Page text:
Venus Envy

(Critical Survey of Contemporary Fiction)

There are few among us who have not contemplated on occasion a circumstance in which we might inform those we love and hate of the exact nature of our feelings toward them and the extent of the secrets we might otherwise carry to our grave. Learning that she has not long to live, Mary Frazier Armstrong determines to tell family and friends the whole truth and nothing but the truth in a series of posthumous letters. Each letter is a labor of love, constructive criticism if you will, and each missive informs the reader about Frazier Armstrong’s darkest secret—namely, the fact that she is gay. In the event, Armstrong learns that the diagnosis was wrong, and although the letters are delivered, she remains very much alive!

VENUS ENVY is thus the tale of what happens to an individual and her relationships when “civilized” subterfuges are stripped away. Frazier learns that while some friends are indeed true, and some are not, those she viewed as enemies do not disappoint her in the least. Still, despite everything, she remains resolute that the unexamined life she led before she put pen to paper is not worthy of consideration or continuation.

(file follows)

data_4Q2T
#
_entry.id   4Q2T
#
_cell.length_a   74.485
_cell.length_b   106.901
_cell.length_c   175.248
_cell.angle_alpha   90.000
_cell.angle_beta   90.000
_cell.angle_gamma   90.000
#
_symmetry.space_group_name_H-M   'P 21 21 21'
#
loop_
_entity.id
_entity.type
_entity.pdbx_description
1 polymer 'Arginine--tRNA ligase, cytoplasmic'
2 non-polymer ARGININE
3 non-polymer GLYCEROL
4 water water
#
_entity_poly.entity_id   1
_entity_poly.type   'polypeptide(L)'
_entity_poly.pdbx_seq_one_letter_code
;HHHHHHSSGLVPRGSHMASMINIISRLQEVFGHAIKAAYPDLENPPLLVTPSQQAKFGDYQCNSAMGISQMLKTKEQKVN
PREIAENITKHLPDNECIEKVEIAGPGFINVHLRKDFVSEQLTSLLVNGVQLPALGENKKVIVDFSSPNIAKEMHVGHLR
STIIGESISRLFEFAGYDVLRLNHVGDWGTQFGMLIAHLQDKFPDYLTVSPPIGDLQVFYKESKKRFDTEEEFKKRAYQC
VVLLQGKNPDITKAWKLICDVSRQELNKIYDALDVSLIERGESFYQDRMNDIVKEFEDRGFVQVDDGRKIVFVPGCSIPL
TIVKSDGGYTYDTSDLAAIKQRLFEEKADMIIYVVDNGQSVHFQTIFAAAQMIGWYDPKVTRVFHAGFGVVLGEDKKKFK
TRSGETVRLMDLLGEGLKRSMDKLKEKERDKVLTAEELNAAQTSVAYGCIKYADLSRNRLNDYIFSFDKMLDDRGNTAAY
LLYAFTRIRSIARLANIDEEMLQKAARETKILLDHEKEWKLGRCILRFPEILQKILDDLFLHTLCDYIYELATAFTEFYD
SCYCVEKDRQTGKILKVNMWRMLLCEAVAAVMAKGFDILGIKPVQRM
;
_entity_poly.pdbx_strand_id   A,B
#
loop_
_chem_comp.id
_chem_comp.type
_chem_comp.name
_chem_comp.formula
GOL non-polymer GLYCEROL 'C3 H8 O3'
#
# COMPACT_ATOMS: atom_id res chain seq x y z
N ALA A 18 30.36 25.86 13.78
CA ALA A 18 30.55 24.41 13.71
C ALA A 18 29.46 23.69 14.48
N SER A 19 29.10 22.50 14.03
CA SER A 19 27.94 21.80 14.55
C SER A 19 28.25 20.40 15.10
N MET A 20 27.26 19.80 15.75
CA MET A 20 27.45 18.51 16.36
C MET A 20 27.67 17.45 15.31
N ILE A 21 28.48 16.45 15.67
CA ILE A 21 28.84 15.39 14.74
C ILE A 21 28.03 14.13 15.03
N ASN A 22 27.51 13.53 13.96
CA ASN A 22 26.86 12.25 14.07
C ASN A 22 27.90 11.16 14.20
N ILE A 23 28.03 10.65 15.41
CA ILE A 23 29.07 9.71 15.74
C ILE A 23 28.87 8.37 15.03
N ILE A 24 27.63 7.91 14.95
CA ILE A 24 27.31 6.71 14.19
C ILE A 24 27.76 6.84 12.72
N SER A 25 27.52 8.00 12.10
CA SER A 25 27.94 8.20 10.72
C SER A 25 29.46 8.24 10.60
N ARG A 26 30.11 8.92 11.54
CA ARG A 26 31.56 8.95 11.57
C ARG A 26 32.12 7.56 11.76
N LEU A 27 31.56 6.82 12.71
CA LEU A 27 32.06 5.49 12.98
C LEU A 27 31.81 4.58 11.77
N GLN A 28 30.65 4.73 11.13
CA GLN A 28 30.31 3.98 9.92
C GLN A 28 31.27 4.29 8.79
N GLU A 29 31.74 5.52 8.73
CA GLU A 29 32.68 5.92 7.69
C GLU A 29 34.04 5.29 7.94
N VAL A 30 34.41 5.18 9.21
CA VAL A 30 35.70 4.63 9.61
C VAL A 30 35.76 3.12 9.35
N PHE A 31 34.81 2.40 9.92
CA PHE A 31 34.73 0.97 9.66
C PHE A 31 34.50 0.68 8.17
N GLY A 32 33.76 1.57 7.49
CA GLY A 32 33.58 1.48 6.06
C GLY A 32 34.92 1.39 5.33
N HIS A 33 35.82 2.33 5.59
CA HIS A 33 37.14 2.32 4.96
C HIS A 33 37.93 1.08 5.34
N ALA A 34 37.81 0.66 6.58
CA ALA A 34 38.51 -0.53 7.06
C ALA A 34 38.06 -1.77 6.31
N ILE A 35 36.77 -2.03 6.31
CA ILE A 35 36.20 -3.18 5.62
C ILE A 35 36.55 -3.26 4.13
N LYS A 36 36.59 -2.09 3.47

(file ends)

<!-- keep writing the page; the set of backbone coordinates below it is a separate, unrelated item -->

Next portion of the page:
VENUS ENVY has an edge to it that Brown’s readers have not seen since RUBYFRUIT JUNGLE or IN HER DAY, and some of the passages maybe viewed as pornographic in the extreme. But if those who still treasure SIX OF ONE and BINGO are dismayed by this work, it is far more than a lesbian polemic, nor should it be dismissed as such. Mayhaps this world would be a better place, if the real-life Mary Frazier Armstrongs were viewed as individuals and not merely as representatives of a category. If VENUS ENVY contributes to that eventuality, Brown will have performed a useful service indeed.